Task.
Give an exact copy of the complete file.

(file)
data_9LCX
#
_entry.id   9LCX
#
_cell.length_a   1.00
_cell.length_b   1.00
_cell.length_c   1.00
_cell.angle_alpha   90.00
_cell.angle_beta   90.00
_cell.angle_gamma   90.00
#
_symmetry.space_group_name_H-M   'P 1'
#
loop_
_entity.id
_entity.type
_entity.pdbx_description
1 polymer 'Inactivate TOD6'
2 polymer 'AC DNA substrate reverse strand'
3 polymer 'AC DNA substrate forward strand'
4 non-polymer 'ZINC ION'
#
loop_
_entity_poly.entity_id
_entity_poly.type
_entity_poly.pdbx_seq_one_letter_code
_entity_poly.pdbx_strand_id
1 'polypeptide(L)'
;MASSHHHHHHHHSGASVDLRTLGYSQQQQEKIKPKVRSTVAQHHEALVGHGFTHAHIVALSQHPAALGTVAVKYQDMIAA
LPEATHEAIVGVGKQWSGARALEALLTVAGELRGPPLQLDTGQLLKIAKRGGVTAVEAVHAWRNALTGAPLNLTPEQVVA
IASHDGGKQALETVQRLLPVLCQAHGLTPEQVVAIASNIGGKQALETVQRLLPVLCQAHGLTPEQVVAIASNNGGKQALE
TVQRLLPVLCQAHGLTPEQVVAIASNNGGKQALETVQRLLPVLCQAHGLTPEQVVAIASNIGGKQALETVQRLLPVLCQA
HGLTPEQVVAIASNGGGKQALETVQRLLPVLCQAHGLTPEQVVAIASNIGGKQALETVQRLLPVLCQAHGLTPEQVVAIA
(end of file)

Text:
data_9LCX
#
_entry.id   9LCX
#
_cell.length_a   1.00
_cell.length_b   1.00
_cell.length_c   1.00
_cell.angle_alpha   90.00
_cell.angle_beta   90.00
_cell.angle_gamma   90.00
#
_symmetry.space_group_name_H-M   'P 1'
#
loop_
_entity.id
_entity.type
_entity.pdbx_description
1 polymer 'Inactivate TOD6'
2 polymer 'AC DNA substrate reverse strand'
3 polymer 'AC DNA substrate forward strand'
4 non-polymer 'ZINC ION'
#
loop_
_entity_poly.entity_id
_entity_poly.type
_entity_poly.pdbx_seq_one_letter_code
_entity_poly.pdbx_strand_id
1 'polypeptide(L)'
;MASSHHHHHHHHSGASVDLRTLGYSQQQQEKIKPKVRSTVAQHHEALVGHGFTHAHIVALSQHPAALGTVAVKYQDMIAA
LPEATHEAIVGVGKQWSGARALEALLTVAGELRGPPLQLDTGQLLKIAKRGGVTAVEAVHAWRNALTGAPLNLTPEQVVA
IASHDGGKQALETVQRLLPVLCQAHGLTPEQVVAIASNIGGKQALETVQRLLPVLCQAHGLTPEQVVAIASNNGGKQALE
TVQRLLPVLCQAHGLTPEQVVAIASNNGGKQALETVQRLLPVLCQAHGLTPEQVVAIASNIGGKQALETVQRLLPVLCQA
HGLTPEQVVAIASNGGGKQALETVQRLLPVLCQAHGLTPEQVVAIASNIGGKQALETVQRLLPVLCQAHGLTPEQVVAIA